For many organizations, this exposure of customer data has regulatory implications and can lead to lawsuits and fines. Ransomware attacks often trigger legal and regulatory consequences.  

Depending on your industry and location, there may be data protection laws and regulations that require you to report data breaches promptly. Failure to do so can result in substantial fines and legal liabilities.

While some larger companies can weather disruptions like this, it may be an existential event for most small to medium organizations who may not have the resources required to spend weeks getting systems back up and running.  

To mitigate operational disruptions, organizations should ensure robust backup and disaster recovery plans are in place. Regular testing of these plans is vital to ensure data can be restored quickly and efficiently in an attack.

The following are general procedures every organization should implement as a baseline security posture against the threat of ransomware attacks:

  • Patch Management: Keep all software and operating systems up to date and patched.
  • Data Backups: Assure critical data is backed up offsite and protected from corruption in the case of a ransomware attack.
  • Access Control: Implement network segmentation and policies of least privilege (Zero Trust).
  • Awareness: Implement an employee awareness program to educate against risky behaviors, phishing techniques, etc.
  • Procedure Testing: Plan and prepare for failure by running regular tabletop exercises and ensuring all stakeholders are ready to respond to an attack.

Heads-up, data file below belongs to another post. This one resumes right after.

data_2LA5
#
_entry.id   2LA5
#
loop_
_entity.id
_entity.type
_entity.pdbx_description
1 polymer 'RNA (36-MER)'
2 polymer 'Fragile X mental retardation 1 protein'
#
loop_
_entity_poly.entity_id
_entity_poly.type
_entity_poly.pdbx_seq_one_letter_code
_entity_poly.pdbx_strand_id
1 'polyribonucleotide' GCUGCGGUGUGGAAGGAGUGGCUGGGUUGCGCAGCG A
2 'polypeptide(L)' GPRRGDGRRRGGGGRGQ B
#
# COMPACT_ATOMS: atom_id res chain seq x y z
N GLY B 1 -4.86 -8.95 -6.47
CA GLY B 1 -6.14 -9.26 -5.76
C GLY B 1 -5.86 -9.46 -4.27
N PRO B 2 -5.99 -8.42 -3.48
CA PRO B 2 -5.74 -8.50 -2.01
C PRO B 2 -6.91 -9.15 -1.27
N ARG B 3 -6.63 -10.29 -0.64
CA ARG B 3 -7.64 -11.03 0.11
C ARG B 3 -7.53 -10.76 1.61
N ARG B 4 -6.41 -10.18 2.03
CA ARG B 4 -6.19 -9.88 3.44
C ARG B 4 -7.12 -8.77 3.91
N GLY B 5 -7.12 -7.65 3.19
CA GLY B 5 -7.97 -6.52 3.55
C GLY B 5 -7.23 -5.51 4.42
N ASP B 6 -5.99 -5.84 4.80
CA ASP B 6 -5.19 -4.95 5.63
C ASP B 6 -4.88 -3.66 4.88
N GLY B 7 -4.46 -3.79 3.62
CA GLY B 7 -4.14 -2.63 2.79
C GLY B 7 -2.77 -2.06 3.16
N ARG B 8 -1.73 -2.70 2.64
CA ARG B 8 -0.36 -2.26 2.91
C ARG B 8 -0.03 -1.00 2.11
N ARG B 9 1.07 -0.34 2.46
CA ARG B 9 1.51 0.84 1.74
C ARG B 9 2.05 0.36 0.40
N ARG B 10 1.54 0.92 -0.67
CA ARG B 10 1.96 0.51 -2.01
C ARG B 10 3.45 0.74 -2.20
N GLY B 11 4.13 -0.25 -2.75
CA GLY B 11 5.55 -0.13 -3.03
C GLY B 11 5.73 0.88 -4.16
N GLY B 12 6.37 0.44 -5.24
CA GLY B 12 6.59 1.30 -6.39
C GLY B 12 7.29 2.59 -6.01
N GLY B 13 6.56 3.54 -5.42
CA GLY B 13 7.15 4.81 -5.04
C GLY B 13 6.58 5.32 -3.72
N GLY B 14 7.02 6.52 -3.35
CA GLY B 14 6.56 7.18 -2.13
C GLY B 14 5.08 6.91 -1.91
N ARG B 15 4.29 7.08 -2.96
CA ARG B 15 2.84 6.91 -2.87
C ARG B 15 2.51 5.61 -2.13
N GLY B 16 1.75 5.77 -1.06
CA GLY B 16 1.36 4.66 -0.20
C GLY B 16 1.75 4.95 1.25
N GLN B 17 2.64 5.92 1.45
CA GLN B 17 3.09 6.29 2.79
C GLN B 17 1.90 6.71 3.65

• Resilience Testing: Regularly test solutions against simulated ransomware attacks to assure effective detection, prevention, response, and full recovery of targeted systems.

But basic security hygiene is not enough though, just as “having a plan” is not enough. The plan must be communicated effectively to all stakeholders and the stakeholders must understand their role in an incident response scenario.

Leadership needs to foster open communication between employees and the security team and establish clear procedures for employees to report potential security events, and the organization needs to continuously assess the effectiveness of incident response and business continuity plans.

By fostering a sense of shared responsibility for security by promoting communication between security and other departments, integrating security into the daily operations of all teams, employees will better understand the role they play in safeguarding the organization from ransomware threats.

Organizations need to understand that planning is not the same as preparedness. Ensure all employees are cognizant of potential threats and understand their roles in the organization's incident response plan is critical, as is regular testing and updating of the plan to ensure a smoothly coordinated response to any potential threats.

Halcyon.ai is the leading anti-ransomware company that closes endpoint protection gaps and defeats ransomware through built-in bypass and evasion protection, key material capture, automated decryption, and data exfiltration prevention – talk to a Halcyon expert today to find out more. Halcyon also publishes a quarterly RaaS and extortion group reference guide, Power Rankings: Ransomware Malicious Quartile.